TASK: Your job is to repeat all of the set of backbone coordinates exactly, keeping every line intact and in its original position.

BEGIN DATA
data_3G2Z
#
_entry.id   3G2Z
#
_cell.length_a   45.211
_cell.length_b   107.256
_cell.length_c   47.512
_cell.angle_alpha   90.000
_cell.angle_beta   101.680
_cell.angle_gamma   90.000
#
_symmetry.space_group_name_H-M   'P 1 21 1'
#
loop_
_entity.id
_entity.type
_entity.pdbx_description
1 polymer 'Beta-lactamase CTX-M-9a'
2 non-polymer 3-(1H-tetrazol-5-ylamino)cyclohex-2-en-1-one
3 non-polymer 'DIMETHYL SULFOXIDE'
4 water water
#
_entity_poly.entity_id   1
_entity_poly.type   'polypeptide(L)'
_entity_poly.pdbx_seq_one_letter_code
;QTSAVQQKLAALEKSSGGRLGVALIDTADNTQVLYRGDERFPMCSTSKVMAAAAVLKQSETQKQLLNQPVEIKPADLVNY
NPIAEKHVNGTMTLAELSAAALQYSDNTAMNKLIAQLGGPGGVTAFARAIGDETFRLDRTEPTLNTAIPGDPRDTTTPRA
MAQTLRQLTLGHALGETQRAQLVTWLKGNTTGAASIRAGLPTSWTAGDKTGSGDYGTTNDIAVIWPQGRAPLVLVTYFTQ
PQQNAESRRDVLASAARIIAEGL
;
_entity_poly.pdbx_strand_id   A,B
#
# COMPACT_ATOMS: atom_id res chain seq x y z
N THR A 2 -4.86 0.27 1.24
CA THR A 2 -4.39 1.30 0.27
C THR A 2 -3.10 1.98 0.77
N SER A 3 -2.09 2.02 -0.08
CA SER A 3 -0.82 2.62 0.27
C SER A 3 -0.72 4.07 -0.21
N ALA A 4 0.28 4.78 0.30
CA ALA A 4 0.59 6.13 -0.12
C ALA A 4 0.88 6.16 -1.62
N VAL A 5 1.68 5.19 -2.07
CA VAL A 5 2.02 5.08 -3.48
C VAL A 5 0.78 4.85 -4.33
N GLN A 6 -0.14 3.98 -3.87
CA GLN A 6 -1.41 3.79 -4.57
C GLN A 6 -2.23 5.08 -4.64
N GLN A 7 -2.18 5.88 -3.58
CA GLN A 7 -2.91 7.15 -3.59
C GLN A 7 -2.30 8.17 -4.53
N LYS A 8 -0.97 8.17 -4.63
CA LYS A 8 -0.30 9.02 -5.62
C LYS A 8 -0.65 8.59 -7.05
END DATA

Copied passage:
data_3G2Z
#
_entry.id   3G2Z
#
_cell.length_a   45.211
_cell.length_b   107.256
_cell.length_c   47.512
_cell.angle_alpha   90.000
_cell.angle_beta   101.680
_cell.angle_gamma   90.000
#
_symmetry.space_group_name_H-M   'P 1 21 1'
#
loop_
_entity.id
_entity.type
_entity.pdbx_description
1 polymer 'Beta-lactamase CTX-M-9a'
2 non-polymer 3-(1H-tetrazol-5-ylamino)cyclohex-2-en-1-one
3 non-polymer 'DIMETHYL SULFOXIDE'
4 water water
#
_entity_poly.entity_id   1
_entity_poly.type   'polypeptide(L)'
_entity_poly.pdbx_seq_one_letter_code
;QTSAVQQKLAALEKSSGGRLGVALIDTADNTQVLYRGDERFPMCSTSKVMAAAAVLKQSETQKQLLNQPVEIKPADLVNY
NPIAEKHVNGTMTLAELSAAALQYSDNTAMNKLIAQLGGPGGVTAFARAIGDETFRLDRTEPTLNTAIPGDPRDTTTPRA
MAQTLRQLTLGHALGETQRAQLVTWLKGNTTGAASIRAGLPTSWTAGDKTGSGDYGTTNDIAVIWPQGRAPLVLVTYFTQ
PQQNAESRRDVLASAARIIAEGL
;
_entity_poly.pdbx_strand_id   A,B
#
# COMPACT_ATOMS: atom_id res chain seq x y z
N THR A 2 -4.86 0.27 1.24
CA THR A 2 -4.39 1.30 0.27
C THR A 2 -3.10 1.98 0.77
N SER A 3 -2.09 2.02 -0.08
CA SER A 3 -0.82 2.62 0.27
C SER A 3 -0.72 4.07 -0.21
N ALA A 4 0.28 4.78 0.30
CA ALA A 4 0.59 6.13 -0.12
C ALA A 4 0.88 6.16 -1.62
N VAL A 5 1.68 5.19 -2.07
CA VAL A 5 2.02 5.08 -3.48
C VAL A 5 0.78 4.85 -4.33
N GLN A 6 -0.14 3.98 -3.87
CA GLN A 6 -1.41 3.79 -4.57
C GLN A 6 -2.23 5.08 -4.64
N GLN A 7 -2.18 5.88 -3.58
CA GLN A 7 -2.91 7.15 -3.59
C GLN A 7 -2.30 8.17 -4.53
N LYS A 8 -0.97 8.17 -4.63
CA LYS A 8 -0.30 9.02 -5.62
C LYS A 8 -0.65 8.59 -7.05